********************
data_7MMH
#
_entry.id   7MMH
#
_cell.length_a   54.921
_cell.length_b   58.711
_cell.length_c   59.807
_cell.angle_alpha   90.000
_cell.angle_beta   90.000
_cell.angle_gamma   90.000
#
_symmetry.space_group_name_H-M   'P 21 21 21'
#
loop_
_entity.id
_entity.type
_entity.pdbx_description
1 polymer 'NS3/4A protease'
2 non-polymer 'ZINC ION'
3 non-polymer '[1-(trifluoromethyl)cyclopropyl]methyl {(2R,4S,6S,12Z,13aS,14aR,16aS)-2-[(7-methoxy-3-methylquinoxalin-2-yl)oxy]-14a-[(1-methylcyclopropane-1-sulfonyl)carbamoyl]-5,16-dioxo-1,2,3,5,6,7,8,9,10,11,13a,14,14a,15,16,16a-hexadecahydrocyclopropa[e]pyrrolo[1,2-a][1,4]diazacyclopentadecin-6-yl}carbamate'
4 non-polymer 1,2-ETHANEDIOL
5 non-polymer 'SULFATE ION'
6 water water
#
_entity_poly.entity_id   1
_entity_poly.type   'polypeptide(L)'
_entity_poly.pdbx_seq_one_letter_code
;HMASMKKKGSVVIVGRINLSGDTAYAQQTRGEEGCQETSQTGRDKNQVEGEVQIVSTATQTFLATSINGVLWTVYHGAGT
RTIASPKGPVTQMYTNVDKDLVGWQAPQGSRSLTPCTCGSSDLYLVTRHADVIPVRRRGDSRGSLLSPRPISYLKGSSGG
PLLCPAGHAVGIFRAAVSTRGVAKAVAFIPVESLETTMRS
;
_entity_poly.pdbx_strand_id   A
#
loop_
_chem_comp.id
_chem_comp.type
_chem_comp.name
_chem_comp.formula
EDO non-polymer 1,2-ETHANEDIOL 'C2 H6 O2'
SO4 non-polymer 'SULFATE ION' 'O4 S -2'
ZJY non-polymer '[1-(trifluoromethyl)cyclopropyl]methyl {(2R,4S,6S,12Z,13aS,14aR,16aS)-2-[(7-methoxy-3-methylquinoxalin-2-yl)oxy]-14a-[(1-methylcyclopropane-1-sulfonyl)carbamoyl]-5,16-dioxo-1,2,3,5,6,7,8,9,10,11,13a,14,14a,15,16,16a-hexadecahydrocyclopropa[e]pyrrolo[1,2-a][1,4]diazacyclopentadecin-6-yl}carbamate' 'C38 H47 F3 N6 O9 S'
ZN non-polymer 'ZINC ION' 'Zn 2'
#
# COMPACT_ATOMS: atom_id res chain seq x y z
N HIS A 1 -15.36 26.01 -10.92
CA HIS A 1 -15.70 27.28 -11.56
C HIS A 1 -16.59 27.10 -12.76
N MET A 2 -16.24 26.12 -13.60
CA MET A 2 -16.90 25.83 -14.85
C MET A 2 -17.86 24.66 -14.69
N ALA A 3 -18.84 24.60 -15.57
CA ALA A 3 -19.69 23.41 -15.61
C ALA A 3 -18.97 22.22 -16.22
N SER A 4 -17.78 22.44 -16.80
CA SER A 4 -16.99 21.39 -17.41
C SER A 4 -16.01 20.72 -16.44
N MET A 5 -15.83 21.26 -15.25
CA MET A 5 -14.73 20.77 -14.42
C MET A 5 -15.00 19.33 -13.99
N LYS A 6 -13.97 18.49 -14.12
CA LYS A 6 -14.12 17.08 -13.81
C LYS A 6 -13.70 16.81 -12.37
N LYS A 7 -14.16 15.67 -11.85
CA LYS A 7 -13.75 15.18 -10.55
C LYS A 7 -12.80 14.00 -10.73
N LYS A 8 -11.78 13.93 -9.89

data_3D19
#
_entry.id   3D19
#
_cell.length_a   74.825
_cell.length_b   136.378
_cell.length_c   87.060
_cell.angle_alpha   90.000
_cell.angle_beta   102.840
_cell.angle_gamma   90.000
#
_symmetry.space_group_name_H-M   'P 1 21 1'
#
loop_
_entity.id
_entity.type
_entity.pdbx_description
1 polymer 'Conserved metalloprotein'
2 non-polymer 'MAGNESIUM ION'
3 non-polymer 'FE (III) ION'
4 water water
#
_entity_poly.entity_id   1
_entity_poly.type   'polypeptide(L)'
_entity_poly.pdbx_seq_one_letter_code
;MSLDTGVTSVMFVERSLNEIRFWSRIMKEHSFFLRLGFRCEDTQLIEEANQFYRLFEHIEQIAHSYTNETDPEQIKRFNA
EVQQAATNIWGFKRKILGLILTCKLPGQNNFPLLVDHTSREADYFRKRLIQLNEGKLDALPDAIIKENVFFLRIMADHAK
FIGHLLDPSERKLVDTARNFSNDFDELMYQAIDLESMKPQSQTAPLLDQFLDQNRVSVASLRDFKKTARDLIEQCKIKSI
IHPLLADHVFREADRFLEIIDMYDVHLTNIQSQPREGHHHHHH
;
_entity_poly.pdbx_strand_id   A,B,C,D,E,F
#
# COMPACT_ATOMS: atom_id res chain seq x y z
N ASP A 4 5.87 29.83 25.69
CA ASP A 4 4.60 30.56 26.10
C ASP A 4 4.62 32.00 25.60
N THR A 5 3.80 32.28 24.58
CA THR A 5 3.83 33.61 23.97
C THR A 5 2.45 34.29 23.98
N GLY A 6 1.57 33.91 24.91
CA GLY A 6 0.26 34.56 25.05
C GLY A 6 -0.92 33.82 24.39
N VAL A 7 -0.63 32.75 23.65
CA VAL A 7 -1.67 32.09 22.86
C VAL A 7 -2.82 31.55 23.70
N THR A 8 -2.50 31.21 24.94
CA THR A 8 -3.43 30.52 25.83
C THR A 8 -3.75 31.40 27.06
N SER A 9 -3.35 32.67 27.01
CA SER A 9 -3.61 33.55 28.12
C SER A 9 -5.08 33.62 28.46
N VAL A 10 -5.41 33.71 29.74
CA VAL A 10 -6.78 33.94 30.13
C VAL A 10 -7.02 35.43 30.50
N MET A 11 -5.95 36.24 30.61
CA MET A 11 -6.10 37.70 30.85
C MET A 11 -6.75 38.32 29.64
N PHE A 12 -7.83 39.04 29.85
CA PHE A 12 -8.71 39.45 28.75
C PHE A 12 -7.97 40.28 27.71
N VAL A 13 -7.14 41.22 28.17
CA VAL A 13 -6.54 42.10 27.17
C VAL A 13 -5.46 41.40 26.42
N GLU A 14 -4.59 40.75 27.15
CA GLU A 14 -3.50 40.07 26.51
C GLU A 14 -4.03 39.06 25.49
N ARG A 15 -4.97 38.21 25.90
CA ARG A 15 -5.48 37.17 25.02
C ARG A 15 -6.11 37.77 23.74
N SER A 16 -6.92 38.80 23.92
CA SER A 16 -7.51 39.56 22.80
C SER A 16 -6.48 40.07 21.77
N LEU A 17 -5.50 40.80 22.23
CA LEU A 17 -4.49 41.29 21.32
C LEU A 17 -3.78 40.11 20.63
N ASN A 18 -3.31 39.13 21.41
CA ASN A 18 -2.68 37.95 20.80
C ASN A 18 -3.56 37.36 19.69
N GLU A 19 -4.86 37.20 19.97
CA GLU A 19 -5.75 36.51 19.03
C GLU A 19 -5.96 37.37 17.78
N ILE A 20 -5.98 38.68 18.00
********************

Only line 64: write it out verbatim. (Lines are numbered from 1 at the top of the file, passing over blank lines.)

CA LYS A 7 -13.75 15.18 -10.55